Monday, April 28, 2003

Liberating Lebanon
Ever so surreptitiously, the removal of Syrian forces from Lebanon is becoming a new rallying call in Washington for some conservatives and liberals alike. After Tom Friedman wrote an article on liberating Lebanon in his New York Times column a couple of weeks ago, the Wall Street Journal's Claudia Rosett did the same in the Weekly Standard, following up on an earlier piece she did for the WSJ's Opinion Journal.

Last weekend, Tom Lantos, the California Democrat Representative, traveled to Syria. Here are some of excerpts on the visit from an ABC News story:

"I told (Assad) that Syria's position in the U.S. dropped dramatically as we saw the transfer of military equipment from and through Syria to Iraq, and a large number of Syrian fighters joining a doomed and dying regime in Iraq," Lantos said.

"This was a very bad and historic mistake, and the time is long overdue to correct the course of Syria's policy," he added.


"We find that there should not be headquarters of [Palestinian] terrorist organizations in Damascus," he said. "These should be closed. ... Secondly, the ongoing support and supply of Hezbollah military activities through the airport in Damascus must end."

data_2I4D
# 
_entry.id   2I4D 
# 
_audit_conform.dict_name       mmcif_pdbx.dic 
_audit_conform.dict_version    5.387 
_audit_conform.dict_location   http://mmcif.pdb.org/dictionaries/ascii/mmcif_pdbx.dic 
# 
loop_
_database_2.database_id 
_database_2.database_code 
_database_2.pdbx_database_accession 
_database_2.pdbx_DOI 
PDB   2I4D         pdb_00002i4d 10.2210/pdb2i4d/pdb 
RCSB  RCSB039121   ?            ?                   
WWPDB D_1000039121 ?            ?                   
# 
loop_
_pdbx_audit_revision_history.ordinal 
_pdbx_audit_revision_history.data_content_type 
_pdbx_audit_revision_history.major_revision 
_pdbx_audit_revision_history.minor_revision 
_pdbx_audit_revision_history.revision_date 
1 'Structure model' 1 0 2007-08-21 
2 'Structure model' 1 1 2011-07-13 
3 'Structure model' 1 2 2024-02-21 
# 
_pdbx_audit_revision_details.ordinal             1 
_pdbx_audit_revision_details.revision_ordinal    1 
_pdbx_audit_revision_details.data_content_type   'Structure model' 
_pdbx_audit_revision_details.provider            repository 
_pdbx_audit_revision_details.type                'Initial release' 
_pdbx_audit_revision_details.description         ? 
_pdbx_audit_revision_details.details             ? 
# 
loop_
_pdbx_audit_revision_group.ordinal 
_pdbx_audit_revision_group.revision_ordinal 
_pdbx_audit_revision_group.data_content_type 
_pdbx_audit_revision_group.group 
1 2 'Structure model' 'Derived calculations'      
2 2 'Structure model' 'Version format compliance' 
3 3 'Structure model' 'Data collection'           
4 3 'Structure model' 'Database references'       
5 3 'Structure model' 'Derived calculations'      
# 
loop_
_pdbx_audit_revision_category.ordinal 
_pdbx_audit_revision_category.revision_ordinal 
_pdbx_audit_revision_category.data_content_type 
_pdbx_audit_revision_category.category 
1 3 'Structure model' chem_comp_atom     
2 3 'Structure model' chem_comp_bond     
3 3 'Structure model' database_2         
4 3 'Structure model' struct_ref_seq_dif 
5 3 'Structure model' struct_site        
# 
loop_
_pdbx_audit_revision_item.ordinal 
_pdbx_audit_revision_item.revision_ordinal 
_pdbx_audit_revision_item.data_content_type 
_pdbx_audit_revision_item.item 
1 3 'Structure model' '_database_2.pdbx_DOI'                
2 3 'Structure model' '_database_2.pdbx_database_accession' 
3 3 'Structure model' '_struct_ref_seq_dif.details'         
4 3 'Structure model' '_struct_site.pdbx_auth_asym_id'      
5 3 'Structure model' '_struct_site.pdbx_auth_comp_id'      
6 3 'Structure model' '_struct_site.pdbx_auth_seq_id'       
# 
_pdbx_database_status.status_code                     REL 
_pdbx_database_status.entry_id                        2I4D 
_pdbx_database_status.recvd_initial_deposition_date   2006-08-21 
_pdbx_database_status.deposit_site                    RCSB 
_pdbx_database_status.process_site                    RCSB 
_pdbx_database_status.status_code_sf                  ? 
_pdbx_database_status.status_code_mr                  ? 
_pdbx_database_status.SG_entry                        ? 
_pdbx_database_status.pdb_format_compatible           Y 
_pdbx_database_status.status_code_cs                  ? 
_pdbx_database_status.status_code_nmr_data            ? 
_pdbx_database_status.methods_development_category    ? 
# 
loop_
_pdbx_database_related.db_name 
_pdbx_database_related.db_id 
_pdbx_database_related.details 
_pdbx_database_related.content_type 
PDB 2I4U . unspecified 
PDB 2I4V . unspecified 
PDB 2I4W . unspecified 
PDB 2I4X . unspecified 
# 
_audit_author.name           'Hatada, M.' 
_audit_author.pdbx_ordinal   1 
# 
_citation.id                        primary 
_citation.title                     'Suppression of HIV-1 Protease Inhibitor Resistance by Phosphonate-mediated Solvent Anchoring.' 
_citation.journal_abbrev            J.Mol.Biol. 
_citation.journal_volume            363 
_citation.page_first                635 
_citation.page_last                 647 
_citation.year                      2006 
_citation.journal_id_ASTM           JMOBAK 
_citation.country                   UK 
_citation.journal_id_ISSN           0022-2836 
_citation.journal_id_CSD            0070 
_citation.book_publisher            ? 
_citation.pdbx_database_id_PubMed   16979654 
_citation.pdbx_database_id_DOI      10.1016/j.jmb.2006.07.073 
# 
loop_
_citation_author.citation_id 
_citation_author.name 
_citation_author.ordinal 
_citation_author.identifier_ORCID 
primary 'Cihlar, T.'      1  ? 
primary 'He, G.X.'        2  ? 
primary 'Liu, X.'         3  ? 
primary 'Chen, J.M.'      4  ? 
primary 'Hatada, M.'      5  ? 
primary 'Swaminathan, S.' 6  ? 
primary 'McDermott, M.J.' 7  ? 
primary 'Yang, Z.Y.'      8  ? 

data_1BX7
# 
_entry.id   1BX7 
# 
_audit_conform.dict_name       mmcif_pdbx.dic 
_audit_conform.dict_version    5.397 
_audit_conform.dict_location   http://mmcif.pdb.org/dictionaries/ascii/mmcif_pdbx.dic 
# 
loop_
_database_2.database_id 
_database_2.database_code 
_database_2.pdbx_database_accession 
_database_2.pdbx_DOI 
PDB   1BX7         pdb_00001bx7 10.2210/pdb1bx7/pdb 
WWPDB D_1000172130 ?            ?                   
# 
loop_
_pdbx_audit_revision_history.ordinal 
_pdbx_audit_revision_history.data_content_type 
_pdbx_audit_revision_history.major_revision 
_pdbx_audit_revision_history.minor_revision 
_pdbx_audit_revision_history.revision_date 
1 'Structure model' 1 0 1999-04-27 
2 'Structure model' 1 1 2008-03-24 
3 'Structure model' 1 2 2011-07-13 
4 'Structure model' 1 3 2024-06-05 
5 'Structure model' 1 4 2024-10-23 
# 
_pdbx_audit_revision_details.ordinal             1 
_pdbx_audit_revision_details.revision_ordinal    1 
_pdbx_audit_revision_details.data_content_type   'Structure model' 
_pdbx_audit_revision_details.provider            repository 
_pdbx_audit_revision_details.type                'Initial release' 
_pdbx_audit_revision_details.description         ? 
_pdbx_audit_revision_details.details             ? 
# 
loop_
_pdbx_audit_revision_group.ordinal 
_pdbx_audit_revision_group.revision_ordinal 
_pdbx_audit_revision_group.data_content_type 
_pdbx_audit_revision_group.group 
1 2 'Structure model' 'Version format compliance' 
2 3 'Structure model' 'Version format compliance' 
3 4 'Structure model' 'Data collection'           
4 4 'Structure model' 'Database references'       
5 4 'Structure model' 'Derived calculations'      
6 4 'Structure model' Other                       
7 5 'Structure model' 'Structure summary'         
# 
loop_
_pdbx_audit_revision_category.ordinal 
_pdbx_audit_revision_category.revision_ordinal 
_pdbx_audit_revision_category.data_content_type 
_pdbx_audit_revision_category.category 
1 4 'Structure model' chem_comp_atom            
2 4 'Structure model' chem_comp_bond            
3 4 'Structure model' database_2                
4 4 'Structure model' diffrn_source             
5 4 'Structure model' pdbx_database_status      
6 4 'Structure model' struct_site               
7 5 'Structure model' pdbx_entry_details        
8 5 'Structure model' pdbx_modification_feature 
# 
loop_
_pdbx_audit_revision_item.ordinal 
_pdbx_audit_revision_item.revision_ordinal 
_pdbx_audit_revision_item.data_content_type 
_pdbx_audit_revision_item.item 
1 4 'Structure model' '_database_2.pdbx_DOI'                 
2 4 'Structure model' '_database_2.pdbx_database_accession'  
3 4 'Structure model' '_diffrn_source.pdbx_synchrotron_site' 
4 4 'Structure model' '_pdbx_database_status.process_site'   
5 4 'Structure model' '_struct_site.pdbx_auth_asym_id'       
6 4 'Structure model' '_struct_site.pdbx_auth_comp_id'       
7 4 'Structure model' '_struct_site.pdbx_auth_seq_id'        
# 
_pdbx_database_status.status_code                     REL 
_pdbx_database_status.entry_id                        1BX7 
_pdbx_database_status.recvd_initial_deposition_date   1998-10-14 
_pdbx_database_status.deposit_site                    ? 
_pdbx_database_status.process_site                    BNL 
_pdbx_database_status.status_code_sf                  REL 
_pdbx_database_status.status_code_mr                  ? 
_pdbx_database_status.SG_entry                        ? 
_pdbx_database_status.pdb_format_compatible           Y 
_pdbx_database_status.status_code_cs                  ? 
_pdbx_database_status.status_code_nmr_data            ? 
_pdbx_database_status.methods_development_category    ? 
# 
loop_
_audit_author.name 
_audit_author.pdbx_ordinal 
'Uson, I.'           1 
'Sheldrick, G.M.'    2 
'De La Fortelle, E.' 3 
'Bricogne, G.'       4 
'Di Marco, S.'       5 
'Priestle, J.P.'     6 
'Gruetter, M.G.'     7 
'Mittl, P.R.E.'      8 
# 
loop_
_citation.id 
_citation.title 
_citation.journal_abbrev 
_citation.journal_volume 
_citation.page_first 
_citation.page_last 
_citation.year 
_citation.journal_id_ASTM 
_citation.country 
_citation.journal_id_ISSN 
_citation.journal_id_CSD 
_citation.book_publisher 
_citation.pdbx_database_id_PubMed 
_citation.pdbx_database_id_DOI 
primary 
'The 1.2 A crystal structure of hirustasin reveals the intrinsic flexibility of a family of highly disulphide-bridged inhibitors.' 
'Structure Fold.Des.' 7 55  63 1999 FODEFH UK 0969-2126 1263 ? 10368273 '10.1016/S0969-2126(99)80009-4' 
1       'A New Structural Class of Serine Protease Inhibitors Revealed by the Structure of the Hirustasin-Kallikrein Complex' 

During his meeting with Assad, which Lantos described as "extremely candid and extremely cordial," the congressman also urged the Syrian leader to withdraw his country's soldiers from Lebanon.

Lantos said he would support sanctions against Syria if Damascus did not cut its ties to the Palestinian groups and cease supporting Hizbullah. This probably means pushing forward on votes in the House and Senate on the Syria Accountability Act, which, under certain conditions, imposes sanctions on Syria. For the highlights of the Act see here, and for its current status look here. Given the fact that U.S. Secretary of State Colin Powell is on the record as calling the Syrian presence in Lebanon an "occupation", the wind seems to be slightly shifting away from the benign neglect of the past on matters Lebanese.

On the other hand, the U.S. still relies heavily on Syria to control Lebanon and Hizbullah, so one shouldn't expect very much. Old habits do die hard.

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